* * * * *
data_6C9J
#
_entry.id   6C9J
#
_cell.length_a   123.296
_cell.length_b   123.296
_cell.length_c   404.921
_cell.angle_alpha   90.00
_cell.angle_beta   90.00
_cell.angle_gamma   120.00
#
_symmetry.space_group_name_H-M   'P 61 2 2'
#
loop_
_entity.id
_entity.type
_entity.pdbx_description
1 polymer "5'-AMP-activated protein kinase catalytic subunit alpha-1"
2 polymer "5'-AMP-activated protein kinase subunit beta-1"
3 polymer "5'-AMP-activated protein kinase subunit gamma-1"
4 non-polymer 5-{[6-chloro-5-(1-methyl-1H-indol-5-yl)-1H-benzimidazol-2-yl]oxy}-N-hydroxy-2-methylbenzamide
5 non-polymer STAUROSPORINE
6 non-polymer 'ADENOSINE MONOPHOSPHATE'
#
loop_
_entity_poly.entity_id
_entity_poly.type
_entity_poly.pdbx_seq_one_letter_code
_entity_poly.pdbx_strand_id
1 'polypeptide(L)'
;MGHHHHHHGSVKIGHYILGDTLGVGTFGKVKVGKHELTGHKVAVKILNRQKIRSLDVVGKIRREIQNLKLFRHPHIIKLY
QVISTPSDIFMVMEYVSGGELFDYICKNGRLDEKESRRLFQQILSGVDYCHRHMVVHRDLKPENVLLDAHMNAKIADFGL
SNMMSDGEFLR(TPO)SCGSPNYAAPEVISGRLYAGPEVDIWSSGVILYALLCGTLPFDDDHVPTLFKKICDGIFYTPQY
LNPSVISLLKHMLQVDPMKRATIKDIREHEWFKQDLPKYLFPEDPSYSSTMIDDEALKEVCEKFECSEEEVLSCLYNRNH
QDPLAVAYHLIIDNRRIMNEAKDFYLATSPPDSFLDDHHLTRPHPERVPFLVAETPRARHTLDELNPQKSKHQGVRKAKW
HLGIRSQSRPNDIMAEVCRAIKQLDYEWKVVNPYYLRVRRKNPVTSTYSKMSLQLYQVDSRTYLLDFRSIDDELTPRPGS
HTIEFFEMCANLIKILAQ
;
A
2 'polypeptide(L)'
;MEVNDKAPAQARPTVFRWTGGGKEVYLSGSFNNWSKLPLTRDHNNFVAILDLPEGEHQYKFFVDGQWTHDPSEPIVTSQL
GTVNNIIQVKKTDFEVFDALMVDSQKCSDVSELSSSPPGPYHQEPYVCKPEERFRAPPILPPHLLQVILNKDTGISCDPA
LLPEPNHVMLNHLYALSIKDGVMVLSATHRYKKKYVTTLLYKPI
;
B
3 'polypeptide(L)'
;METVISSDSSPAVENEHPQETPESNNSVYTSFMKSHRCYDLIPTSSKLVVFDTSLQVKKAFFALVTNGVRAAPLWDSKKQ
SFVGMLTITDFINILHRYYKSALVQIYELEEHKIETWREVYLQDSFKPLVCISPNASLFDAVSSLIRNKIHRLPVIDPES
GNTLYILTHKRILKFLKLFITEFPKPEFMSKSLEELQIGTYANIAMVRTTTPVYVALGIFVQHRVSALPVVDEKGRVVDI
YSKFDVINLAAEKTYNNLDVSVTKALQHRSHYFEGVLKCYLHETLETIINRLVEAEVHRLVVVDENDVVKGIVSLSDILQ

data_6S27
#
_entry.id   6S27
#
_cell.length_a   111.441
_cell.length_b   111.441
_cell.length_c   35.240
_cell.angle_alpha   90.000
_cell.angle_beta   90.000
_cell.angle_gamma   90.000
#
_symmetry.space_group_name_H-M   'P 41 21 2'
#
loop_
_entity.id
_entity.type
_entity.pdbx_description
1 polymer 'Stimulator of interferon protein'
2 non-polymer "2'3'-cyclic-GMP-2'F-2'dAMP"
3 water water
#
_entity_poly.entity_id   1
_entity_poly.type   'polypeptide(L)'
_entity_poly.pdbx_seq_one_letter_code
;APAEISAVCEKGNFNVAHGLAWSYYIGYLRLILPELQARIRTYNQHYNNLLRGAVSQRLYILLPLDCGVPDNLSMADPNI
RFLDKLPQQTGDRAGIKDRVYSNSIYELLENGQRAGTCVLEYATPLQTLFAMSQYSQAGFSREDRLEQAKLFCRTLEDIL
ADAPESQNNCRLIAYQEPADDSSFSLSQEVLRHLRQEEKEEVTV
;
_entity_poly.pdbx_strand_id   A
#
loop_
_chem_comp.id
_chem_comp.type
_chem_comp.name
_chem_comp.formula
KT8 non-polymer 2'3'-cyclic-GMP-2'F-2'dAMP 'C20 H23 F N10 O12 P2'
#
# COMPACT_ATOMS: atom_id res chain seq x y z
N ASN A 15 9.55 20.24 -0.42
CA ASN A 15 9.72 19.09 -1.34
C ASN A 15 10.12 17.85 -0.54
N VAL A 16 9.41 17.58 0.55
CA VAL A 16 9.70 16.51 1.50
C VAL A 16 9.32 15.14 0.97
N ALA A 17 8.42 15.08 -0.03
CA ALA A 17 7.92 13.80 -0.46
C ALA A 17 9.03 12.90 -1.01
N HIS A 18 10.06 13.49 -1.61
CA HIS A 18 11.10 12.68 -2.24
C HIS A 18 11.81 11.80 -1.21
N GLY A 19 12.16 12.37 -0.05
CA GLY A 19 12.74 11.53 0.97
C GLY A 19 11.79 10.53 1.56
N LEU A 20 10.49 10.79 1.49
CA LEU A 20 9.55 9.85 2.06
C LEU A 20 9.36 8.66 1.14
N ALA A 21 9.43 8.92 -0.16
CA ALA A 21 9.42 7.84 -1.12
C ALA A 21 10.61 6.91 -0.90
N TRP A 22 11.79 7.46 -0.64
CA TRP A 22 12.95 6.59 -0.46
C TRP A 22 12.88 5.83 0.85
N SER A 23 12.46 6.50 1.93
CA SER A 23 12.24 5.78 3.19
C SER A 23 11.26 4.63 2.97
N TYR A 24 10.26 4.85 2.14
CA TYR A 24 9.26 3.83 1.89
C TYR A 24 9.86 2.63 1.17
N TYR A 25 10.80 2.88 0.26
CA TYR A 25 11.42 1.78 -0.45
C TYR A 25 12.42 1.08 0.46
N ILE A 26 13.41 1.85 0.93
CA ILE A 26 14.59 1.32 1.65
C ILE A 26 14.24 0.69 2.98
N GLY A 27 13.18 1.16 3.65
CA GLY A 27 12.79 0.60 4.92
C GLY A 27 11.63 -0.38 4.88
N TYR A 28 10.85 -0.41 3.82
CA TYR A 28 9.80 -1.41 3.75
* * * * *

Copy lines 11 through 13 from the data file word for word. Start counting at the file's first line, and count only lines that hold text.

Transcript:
#
_symmetry.space_group_name_H-M   'P 61 2 2'
#